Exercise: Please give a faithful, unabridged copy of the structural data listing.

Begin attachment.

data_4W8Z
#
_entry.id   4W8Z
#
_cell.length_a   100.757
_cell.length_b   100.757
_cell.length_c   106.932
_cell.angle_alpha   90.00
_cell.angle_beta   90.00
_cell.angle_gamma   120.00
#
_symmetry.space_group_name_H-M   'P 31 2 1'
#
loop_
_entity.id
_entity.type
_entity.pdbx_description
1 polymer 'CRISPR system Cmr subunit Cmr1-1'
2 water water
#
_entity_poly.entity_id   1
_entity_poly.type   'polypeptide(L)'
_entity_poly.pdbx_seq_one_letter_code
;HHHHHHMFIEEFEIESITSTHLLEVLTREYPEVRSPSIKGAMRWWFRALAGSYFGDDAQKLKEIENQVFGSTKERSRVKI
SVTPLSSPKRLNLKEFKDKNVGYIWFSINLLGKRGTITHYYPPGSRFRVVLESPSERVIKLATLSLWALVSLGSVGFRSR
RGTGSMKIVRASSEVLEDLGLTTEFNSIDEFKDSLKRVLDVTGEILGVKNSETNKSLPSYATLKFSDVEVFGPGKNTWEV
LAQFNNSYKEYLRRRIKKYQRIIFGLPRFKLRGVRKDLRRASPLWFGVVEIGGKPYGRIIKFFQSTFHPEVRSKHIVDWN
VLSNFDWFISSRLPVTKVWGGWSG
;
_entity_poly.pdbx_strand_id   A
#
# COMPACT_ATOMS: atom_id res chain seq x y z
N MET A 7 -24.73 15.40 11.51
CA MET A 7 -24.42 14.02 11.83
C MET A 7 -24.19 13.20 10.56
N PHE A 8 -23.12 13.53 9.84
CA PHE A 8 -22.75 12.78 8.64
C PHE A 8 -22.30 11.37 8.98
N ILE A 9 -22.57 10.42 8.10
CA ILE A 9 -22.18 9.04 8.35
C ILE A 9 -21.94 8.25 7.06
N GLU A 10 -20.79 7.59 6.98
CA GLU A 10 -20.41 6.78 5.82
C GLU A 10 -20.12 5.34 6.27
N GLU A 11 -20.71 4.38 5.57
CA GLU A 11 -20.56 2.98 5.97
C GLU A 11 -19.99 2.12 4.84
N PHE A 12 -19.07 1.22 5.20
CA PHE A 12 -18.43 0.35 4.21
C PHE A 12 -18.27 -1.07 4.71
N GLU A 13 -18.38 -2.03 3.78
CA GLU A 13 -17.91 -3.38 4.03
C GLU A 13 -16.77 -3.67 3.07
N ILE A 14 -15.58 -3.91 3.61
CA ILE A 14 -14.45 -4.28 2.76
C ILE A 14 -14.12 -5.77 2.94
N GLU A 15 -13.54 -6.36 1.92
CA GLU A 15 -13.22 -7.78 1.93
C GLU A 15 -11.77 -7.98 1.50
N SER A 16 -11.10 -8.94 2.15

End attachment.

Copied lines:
data_4W8Z
#
_entry.id   4W8Z
#
_cell.length_a   100.757
_cell.length_b   100.757
_cell.length_c   106.932
_cell.angle_alpha   90.00
_cell.angle_beta   90.00
_cell.angle_gamma   120.00
#
_symmetry.space_group_name_H-M   'P 31 2 1'
#
loop_
_entity.id
_entity.type
_entity.pdbx_description
1 polymer 'CRISPR system Cmr subunit Cmr1-1'
2 water water
#
_entity_poly.entity_id   1
_entity_poly.type   'polypeptide(L)'
_entity_poly.pdbx_seq_one_letter_code
;HHHHHHMFIEEFEIESITSTHLLEVLTREYPEVRSPSIKGAMRWWFRALAGSYFGDDAQKLKEIENQVFGSTKERSRVKI
SVTPLSSPKRLNLKEFKDKNVGYIWFSINLLGKRGTITHYYPPGSRFRVVLESPSERVIKLATLSLWALVSLGSVGFRSR
RGTGSMKIVRASSEVLEDLGLTTEFNSIDEFKDSLKRVLDVTGEILGVKNSETNKSLPSYATLKFSDVEVFGPGKNTWEV
LAQFNNSYKEYLRRRIKKYQRIIFGLPRFKLRGVRKDLRRASPLWFGVVEIGGKPYGRIIKFFQSTFHPEVRSKHIVDWN
VLSNFDWFISSRLPVTKVWGGWSG
;
_entity_poly.pdbx_strand_id   A
#
# COMPACT_ATOMS: atom_id res chain seq x y z
N MET A 7 -24.73 15.40 11.51
CA MET A 7 -24.42 14.02 11.83
C MET A 7 -24.19 13.20 10.56
N PHE A 8 -23.12 13.53 9.84
CA PHE A 8 -22.75 12.78 8.64
C PHE A 8 -22.30 11.37 8.98
N ILE A 9 -22.57 10.42 8.10
CA ILE A 9 -22.18 9.04 8.35
C ILE A 9 -21.94 8.25 7.06
N GLU A 10 -20.79 7.59 6.98
CA GLU A 10 -20.41 6.78 5.82
C GLU A 10 -20.12 5.34 6.27
N GLU A 11 -20.71 4.38 5.57
CA GLU A 11 -20.56 2.98 5.97
C GLU A 11 -19.99 2.12 4.84
N PHE A 12 -19.07 1.22 5.20
CA PHE A 12 -18.43 0.35 4.21
C PHE A 12 -18.27 -1.07 4.71
N GLU A 13 -18.38 -2.03 3.78
CA GLU A 13 -17.91 -3.38 4.03
C GLU A 13 -16.77 -3.67 3.07
N ILE A 14 -15.58 -3.91 3.61
CA ILE A 14 -14.45 -4.28 2.76
C ILE A 14 -14.12 -5.77 2.94
N GLU A 15 -13.54 -6.36 1.92
CA GLU A 15 -13.22 -7.78 1.93
C GLU A 15 -11.77 -7.98 1.50
N SER A 16 -11.10 -8.94 2.15